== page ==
Let’s be completely honest here for a moment. We’re a lazy society. We employ as many shortcuts and easy fixes as are humanly possible. Our lives are filled with gargets, inventions, and small shortcuts which allow us to do more, in less time, with less work involved. This is good – to a point. Of course it’s more beneficial when you can send out a single email to your entire staff in 30 seconds instead of holding a large meeting or making fifteen individual phone calls. However, this propensity to find the easy way to do things can short-circuit our efforts in the gym. When you’re lifting weights, there are plenty of ways to “make things easier”. The problem is, the biggest guy in the gym is usually the guy who outworks everyone else. You can keep finding shortcuts and quick fixes, but your workouts will only become shorter and easier – which means you muscle-building goals will never be met. We only grow when we are challenged, and if you’re using a series of shortcuts to avoid hard work, you’re cheating yourself. Here are a few commonly used tools for making your trip to the gym easier, along with some discussions on their usefulness.
Many bodybuilders, particularly those who use their hands for other delicate purposes, use weight gloves. If you’re a concert pianist who also deadlifts 500 pounds in your spare time, then that is a fine idea. If you’re just “that guy” who wears his weight gloves with attached wrist straps when doing leg day, you may want to re-evaluate your situation. Gloves are useful in times when the gym is cold, the equipment is old or rusty, or you just cannot hold the bar. Wearing them all of the time will prevent your hands from developing calluses and “toughening up”.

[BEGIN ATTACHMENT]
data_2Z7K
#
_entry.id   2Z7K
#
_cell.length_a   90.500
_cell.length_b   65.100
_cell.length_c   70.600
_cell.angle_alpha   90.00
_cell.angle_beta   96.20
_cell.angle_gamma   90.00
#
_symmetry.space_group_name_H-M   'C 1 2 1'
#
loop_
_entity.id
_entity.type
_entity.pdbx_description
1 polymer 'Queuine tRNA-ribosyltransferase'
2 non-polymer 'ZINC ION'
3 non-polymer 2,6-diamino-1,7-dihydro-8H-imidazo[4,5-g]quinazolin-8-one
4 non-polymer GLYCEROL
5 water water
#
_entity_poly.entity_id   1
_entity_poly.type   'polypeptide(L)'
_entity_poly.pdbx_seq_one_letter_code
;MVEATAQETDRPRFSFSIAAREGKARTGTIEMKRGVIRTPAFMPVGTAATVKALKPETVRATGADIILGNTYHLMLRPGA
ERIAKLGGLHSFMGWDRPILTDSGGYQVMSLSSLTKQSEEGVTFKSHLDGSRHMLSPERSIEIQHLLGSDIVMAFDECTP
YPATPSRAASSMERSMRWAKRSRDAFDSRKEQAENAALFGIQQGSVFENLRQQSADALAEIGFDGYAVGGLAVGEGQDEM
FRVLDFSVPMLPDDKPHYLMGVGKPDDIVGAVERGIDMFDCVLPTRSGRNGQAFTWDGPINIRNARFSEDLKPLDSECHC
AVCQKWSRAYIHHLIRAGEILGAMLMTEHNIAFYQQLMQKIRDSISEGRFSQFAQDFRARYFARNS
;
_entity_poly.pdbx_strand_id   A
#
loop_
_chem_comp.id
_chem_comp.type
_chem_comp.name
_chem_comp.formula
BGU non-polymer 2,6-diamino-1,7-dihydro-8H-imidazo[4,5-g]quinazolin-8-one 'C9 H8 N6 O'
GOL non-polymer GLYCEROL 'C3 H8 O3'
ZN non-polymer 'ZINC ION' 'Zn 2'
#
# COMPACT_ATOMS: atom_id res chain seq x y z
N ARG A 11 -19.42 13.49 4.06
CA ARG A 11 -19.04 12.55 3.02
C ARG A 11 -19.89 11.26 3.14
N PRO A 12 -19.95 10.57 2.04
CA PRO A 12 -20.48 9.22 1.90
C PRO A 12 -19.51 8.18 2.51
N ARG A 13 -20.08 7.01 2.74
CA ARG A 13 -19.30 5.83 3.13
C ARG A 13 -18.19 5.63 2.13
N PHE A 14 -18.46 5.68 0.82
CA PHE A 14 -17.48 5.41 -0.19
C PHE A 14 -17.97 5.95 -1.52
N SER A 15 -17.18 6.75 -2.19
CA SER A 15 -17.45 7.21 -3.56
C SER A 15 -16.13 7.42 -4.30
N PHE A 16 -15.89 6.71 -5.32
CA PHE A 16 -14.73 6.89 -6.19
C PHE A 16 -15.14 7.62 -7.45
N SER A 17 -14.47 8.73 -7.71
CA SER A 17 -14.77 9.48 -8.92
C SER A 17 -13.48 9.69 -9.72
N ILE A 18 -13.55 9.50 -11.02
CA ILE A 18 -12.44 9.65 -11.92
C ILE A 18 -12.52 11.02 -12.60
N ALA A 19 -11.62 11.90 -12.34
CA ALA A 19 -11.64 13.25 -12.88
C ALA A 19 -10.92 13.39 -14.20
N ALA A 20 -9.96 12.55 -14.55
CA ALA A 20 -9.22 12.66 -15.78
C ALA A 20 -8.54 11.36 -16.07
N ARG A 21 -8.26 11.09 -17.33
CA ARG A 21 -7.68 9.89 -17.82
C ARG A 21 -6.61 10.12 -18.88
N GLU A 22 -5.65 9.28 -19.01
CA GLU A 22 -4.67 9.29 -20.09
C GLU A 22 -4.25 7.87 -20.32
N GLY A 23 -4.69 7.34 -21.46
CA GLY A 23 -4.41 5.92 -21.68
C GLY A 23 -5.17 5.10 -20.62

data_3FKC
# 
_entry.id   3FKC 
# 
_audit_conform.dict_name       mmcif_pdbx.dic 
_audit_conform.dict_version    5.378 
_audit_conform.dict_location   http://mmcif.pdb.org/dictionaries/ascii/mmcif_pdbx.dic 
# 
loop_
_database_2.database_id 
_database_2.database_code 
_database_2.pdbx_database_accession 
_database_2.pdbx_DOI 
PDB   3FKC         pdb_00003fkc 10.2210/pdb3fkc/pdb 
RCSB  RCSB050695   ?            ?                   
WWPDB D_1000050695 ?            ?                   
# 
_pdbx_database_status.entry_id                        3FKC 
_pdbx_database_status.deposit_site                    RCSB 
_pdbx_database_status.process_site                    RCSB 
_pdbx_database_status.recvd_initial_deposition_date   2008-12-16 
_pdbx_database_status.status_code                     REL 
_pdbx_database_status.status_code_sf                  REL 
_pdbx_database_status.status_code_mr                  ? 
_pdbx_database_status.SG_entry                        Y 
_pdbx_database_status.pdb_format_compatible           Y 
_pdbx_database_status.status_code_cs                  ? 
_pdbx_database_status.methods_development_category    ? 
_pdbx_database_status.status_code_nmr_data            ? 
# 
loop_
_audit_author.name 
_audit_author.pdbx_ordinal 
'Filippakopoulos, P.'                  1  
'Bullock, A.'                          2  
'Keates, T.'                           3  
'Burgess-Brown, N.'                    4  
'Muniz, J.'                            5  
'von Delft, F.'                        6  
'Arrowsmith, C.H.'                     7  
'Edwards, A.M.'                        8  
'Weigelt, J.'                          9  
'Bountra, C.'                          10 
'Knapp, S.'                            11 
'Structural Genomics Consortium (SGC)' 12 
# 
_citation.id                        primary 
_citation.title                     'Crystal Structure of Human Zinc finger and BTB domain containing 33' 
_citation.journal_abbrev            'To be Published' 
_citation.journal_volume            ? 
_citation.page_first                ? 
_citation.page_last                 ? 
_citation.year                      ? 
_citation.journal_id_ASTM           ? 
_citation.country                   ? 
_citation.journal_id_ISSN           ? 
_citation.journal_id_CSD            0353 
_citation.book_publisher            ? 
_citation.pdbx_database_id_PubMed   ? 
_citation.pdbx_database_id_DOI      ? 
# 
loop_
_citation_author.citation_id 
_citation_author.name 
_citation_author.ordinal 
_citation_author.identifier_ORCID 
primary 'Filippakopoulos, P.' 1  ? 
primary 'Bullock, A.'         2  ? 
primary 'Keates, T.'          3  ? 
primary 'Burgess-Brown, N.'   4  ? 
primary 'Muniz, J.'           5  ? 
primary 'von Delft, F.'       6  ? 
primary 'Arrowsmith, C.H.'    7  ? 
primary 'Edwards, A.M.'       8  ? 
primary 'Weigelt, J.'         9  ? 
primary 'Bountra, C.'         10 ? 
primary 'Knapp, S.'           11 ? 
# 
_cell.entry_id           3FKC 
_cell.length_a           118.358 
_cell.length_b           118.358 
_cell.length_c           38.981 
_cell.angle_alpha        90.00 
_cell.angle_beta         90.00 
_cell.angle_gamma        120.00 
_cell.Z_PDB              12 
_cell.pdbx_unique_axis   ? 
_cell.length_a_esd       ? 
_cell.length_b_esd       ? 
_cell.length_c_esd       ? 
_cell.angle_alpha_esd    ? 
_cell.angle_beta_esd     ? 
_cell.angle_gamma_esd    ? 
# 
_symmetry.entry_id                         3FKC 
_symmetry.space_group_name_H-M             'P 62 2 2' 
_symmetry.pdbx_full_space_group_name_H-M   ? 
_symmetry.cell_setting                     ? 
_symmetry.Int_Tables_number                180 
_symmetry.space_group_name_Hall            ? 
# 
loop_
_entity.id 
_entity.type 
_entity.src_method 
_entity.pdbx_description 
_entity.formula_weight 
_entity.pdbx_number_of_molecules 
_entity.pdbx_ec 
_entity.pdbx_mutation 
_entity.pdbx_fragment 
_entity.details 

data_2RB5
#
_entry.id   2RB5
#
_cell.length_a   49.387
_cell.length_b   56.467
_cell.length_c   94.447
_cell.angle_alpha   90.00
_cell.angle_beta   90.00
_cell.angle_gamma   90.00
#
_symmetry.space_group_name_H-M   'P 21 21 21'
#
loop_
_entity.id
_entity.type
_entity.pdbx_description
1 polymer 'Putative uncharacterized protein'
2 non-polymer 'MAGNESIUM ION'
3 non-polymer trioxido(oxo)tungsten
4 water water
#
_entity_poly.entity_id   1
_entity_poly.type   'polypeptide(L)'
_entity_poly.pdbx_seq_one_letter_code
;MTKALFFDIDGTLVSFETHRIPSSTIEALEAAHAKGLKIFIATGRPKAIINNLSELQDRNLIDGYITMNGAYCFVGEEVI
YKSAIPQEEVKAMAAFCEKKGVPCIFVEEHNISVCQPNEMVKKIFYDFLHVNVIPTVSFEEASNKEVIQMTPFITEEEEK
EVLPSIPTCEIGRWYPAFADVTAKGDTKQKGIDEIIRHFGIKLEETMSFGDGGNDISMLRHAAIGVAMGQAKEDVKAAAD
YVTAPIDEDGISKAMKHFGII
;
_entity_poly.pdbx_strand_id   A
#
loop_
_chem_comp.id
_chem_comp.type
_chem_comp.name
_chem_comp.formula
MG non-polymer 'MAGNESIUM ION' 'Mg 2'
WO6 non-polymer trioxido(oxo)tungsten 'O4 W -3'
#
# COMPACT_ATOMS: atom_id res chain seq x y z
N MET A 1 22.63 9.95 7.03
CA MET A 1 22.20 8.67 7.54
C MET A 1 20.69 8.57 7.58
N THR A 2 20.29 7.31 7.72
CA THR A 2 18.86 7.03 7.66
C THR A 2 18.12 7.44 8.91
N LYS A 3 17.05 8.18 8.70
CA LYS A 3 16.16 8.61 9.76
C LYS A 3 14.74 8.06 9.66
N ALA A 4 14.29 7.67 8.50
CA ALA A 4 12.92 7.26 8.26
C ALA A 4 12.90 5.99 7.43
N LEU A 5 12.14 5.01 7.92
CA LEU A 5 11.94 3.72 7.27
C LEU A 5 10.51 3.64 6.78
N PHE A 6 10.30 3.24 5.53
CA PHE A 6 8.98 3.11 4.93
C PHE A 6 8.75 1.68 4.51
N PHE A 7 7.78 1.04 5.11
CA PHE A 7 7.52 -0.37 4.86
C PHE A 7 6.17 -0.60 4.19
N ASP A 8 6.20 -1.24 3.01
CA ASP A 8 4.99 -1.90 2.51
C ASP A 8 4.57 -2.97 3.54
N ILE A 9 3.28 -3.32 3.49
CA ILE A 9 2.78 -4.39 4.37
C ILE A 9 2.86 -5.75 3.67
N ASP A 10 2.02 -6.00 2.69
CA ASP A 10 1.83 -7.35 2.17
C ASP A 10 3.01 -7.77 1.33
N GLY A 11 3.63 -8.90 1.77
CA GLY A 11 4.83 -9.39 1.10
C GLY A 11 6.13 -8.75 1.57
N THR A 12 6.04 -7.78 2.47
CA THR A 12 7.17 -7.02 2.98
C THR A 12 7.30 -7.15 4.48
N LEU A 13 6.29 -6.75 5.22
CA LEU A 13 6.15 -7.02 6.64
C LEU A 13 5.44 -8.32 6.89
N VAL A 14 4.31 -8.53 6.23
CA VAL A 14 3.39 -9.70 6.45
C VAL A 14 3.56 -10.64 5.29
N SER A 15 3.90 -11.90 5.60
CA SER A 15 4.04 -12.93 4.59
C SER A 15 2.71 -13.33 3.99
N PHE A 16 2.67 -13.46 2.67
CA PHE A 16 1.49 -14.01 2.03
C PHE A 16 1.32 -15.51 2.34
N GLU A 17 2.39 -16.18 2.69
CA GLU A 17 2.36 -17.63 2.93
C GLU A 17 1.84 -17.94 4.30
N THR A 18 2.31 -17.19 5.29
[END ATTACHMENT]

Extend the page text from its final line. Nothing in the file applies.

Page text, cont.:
This one is hard to condemn for movements such as squatting or deadlifts. But when you’re completing a set of skullcrushers, wrist curls, or crunches, is it really necessary to use a back brace? Absolutely not. However, some people still feel the need to wear the belt from the minute they walk into the gym door until the moment they leave. It may feel like a sort of ‘armor’, but it also prevents them from developing lower back strength and stabilizer muscles, which may make you more vulnerable to injury. Only use the weight belt on the heaviest sets of the compound movements.
Many powerlifters and hardcore bodybuilders like to use thick work boots for movements like deadlifts or squats. This can be acceptable, especially on squats where you do benefit tremendously from the use of a well-reinforced boot. However, just as with the other movements, they are overkill for most things you do in the gym. If you see a person wearing work boots on the treadmill, please laugh at him. Loudly.
Powerlifters regularly use chalk when benching or completing deadlifts to assure a firm grip on the bar, even when the palms get sweaty. Limit use to these free weight movements where safety is a concern. If you find yourself using chalk for crunches or lying leg curls, it might be time to revoke your “man card”!
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